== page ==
SPOTLIGHT: How Unfair Are Grades?
If you have ever rolled your eyes in disbelief when your child tells you a teacher gave him or her an unfair grade, you may want to think again.
Your child might be right.
Douglas B. Reeves, an expert on grading systems, conducted an experiment with more than 10,000 educators that he says proves just how subjective grades can be. Reeves asked teachers and administrators in the United States, Australia, Canada and South America to determine a final semester grade for a student who received the following grades for assignments--in this order:
C,C, MA (Missing Assignment), D, C, B, MA, MA, B, A.
He was given final semester grades from A to F, Reeves said.
Why? Because, he said, teachers use different criteria for grading. Some average only letter grades, while others take into consideration effort (which in this case seemed to be picking up toward the end), and attendance.
“If you went to a Redskins game, the thing society takes really, really seriously, and one official says a goal was scored and another official says no goal and a third official scratches his head, there would be hell to pay,” said Reeves, founder of the Leadership and Learning Center, a Colorado company that provides professional development, research and solutions to educators and others.
“But for some reason, we let grades be all over the map," he said.
The consequences, say Reeves and other experts on grading systems, are more than just a few students who are unhappy with their grade in a particular class. Reeves said that ineffective grading can lead to widespread student failure--and that good systems can help kids achieve.
Grading regimes that work, he said, offer accurate, precise and timely feedback that is aimed at helping students improve--not penalizing them--and is only one type of response.
“You don’t give grades to adjudicate a result. You give it to give kids ..... to help them get better,” he said.
Grades have long been a source of controversy in school systems around the country.
Most systems--including those in Montgomery and Arlington counties, use a modified 10-point system, in which 90 percent above is an A, 80 percent is a B, and so on. Fairfax County schools moved to that system this fall--leaving behind a policy in which 94 percent was an A--after a year of parent lobbying.
But Reeves supports more wholesale change, such as the overhaul undertaken in the past few years in the Grand Island Public Schools in Nebraska.
These schools overhauled the grading system, in part to make sure that students taking the same classes got the same scores. Some of the changes included:
--Setting learning targets and linking grades to the achievement of those targets.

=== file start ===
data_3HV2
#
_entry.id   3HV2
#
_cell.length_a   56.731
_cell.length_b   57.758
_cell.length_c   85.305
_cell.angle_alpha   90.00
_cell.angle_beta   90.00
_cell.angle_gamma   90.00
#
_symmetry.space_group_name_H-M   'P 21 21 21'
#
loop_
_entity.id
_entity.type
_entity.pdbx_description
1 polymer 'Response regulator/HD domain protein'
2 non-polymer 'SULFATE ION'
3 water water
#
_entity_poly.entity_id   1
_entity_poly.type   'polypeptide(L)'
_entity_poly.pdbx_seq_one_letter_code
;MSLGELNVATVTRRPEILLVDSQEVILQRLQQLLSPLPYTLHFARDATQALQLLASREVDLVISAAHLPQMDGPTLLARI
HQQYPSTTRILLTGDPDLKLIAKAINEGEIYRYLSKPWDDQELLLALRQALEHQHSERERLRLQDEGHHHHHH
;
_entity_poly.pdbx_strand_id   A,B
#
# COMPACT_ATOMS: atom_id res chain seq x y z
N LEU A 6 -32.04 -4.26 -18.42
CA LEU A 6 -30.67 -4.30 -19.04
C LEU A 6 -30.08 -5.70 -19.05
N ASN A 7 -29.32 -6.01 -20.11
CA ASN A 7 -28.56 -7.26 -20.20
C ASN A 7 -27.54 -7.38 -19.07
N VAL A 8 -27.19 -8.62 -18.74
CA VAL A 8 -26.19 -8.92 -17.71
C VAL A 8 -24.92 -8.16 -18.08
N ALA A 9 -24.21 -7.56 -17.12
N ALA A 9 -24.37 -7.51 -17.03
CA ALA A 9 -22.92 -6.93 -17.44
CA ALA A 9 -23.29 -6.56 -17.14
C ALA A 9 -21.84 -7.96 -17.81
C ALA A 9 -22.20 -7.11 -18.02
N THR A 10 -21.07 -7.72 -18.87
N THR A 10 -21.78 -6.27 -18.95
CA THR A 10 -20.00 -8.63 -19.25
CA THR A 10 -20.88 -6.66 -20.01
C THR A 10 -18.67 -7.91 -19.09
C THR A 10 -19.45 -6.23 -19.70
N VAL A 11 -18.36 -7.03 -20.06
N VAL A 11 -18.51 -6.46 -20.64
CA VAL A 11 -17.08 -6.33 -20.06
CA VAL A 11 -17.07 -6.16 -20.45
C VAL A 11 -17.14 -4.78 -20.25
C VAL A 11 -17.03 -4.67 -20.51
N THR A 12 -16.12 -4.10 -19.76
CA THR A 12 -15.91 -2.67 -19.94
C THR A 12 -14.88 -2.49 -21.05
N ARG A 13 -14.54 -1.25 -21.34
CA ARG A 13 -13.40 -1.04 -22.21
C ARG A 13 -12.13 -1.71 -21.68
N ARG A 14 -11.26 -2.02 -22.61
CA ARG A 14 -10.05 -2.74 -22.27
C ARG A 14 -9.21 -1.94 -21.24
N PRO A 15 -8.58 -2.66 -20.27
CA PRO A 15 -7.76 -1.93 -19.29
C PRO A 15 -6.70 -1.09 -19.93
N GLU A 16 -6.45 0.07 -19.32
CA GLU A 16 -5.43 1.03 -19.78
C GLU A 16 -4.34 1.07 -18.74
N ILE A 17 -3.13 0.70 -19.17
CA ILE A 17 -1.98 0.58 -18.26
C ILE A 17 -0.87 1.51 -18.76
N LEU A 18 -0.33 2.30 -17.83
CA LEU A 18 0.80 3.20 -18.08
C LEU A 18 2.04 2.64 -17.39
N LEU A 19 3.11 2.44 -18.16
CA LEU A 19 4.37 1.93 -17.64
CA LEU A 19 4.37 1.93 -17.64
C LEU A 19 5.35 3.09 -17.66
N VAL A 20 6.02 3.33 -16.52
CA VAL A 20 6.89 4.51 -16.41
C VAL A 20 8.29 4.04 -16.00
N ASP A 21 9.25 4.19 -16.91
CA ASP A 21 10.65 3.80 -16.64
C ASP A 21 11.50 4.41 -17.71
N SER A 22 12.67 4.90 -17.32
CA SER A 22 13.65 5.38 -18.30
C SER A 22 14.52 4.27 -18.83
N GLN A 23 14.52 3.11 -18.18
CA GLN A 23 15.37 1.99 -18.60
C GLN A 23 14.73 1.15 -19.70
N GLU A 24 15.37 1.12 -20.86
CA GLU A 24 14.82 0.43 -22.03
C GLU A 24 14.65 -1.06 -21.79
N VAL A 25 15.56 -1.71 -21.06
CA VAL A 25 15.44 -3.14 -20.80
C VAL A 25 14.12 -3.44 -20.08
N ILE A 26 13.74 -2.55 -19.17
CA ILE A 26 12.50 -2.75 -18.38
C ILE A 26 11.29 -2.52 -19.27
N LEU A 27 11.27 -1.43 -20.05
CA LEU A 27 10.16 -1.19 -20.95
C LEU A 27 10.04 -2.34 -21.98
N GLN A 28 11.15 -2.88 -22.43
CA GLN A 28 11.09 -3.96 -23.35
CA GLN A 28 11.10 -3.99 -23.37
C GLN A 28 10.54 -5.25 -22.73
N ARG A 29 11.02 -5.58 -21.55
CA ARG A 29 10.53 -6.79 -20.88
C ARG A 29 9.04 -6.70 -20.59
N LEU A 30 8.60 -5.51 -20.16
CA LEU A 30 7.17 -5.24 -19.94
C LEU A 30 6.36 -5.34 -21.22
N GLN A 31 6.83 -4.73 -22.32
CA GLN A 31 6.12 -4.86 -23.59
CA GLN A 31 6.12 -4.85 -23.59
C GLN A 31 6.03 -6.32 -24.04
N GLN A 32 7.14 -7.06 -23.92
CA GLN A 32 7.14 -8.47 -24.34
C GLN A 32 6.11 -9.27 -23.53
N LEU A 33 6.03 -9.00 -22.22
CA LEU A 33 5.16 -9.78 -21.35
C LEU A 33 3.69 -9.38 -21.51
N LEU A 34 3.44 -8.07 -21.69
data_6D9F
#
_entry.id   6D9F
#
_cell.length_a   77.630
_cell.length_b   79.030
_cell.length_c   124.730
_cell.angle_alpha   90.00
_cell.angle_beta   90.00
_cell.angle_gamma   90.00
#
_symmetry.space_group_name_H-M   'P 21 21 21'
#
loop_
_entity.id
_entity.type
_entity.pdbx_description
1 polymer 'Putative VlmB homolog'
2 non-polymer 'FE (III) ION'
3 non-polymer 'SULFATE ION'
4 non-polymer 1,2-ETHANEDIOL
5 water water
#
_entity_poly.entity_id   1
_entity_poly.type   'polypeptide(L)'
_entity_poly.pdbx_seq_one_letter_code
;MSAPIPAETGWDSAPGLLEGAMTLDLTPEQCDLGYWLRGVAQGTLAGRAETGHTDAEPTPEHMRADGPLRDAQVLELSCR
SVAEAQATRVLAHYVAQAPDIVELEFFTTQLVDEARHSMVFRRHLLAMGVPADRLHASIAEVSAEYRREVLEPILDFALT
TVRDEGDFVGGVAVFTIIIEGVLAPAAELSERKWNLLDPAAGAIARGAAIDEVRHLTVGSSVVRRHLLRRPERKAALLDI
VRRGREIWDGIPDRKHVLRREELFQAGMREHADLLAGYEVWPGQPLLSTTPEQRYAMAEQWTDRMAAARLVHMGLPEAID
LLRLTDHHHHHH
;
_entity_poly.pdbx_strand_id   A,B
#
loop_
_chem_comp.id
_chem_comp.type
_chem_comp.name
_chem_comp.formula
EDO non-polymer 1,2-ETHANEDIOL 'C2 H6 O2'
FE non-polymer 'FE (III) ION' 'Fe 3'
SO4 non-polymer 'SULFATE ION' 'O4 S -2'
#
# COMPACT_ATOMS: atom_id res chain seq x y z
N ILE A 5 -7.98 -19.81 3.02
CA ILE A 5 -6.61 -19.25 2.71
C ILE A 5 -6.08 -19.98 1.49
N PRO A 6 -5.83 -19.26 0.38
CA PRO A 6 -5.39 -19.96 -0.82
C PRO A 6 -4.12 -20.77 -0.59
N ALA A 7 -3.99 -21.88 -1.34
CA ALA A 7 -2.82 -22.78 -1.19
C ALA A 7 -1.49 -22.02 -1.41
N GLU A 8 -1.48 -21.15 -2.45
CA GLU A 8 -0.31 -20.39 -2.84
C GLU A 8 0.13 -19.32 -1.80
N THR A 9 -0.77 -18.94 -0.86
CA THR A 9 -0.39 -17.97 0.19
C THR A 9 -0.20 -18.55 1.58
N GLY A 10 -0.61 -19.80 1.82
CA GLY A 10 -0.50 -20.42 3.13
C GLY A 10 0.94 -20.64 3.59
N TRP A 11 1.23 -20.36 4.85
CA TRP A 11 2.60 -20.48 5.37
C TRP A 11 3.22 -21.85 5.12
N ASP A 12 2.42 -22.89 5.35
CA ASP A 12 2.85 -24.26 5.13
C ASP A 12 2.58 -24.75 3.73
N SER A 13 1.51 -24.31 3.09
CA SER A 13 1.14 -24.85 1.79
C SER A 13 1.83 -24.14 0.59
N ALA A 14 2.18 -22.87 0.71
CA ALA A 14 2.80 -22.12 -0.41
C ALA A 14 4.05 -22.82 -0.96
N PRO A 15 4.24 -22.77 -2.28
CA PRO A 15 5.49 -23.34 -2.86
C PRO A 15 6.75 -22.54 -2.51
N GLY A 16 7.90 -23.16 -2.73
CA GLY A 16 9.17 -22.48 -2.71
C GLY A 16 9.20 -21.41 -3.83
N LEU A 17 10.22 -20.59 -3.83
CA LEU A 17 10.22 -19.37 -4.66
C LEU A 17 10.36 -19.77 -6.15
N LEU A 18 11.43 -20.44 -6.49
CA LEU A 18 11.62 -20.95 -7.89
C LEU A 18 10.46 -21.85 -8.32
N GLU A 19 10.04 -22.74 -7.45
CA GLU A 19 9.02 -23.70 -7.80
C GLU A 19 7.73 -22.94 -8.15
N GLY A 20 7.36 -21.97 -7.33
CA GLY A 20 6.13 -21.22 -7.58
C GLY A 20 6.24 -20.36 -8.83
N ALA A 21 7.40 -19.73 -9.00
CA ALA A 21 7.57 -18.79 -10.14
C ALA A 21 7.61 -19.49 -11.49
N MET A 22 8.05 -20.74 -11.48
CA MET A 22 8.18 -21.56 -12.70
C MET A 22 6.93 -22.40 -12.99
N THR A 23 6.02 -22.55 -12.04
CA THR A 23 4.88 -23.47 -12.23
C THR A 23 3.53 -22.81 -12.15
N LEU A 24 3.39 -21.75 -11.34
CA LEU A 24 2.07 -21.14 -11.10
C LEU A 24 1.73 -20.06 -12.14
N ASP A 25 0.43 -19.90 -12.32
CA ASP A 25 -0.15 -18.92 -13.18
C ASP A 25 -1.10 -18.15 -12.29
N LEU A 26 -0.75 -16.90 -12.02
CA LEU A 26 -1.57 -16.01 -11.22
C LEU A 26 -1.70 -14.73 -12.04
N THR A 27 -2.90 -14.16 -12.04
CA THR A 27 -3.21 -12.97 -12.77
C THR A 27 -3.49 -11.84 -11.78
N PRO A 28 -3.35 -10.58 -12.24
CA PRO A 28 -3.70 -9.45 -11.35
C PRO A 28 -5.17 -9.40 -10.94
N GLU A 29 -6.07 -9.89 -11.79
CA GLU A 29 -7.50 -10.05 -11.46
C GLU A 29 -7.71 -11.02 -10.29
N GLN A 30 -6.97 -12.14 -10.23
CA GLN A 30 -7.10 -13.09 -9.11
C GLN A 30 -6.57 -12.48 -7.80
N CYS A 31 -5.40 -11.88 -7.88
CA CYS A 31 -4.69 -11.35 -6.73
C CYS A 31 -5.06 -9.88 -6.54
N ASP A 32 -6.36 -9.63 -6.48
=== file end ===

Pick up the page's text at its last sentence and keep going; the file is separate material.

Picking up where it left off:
--Giving grades based solely on achievement and separately reporting attendance, effort and participation.
--Grading only individual achievement, not group work.
--Giving scores only to certain assignments and choosing carefully which scores should be included in the final grade.
--Making sure students understand how their grades are being determined.
But most students are still graded on old models. The first step toward change, Reeves said, is eliminating “dumb errors.”
Giving kids no credit for not turning in work, or failing them in some other way, defeats the purpose of education he said. A better result would be forcing the child to do the work, before school, during recess or after school.
“It is really time that people feel a sense of urgency to change grading policies that give students very different results for the same work in the same class,” he said.
Readers: Do you agree with Reeves’ assessment of grading policies? How fair are the grading systems in the schools your children attend? Teachers, tell us your grading philosophy.
| September 16, 2009; 6:30 AM ET
Categories: Grades | Tags: Douglas Reeves, Fairfax County Public Schools, Grades
Save & Share: Previous: Students: What Makes a Good--and Bad--Teacher
Next: After Cheating Concerns, Should Students Retake Standardized Test?
Posted by: abcxyz2 | September 16, 2009 8:22 AM | Report abuse
Posted by: doglover6 | September 16, 2009 8:55 AM | Report abuse
Posted by: dkp01 | September 16, 2009 11:51 AM | Report abuse
Posted by: Rob63 | September 16, 2009 12:37 PM | Report abuse
Posted by: someguy100 | September 16, 2009 1:11 PM | Report abuse
Posted by: edbyronadams | September 16, 2009 1:19 PM | Report abuse
Posted by: williamhorkan | September 16, 2009 1:21 PM | Report abuse
Posted by: quatsch | September 16, 2009 2:11 PM | Report abuse
Posted by: bobtom222 | September 16, 2009 2:15 PM | Report abuse
Posted by: GOPDAD | September 16, 2009 2:19 PM | Report abuse
Posted by: 7900rmc | September 16, 2009 2:31 PM | Report abuse
Posted by: FairlingtonBlade | September 16, 2009 2:45 PM | Report abuse
Posted by: Albie1 | September 16, 2009 2:49 PM | Report abuse
Posted by: catherine3 | September 16, 2009 2:53 PM | Report abuse
Posted by: singlemom | September 16, 2009 3:00 PM | Report abuse
Posted by: singlemom | September 16, 2009 3:15 PM | Report abuse
Posted by: adrienne_najjar | September 16, 2009 3:18 PM | Report abuse
Posted by: singlemom | September 16, 2009 3:27 PM | Report abuse
The comments to this entry are closed.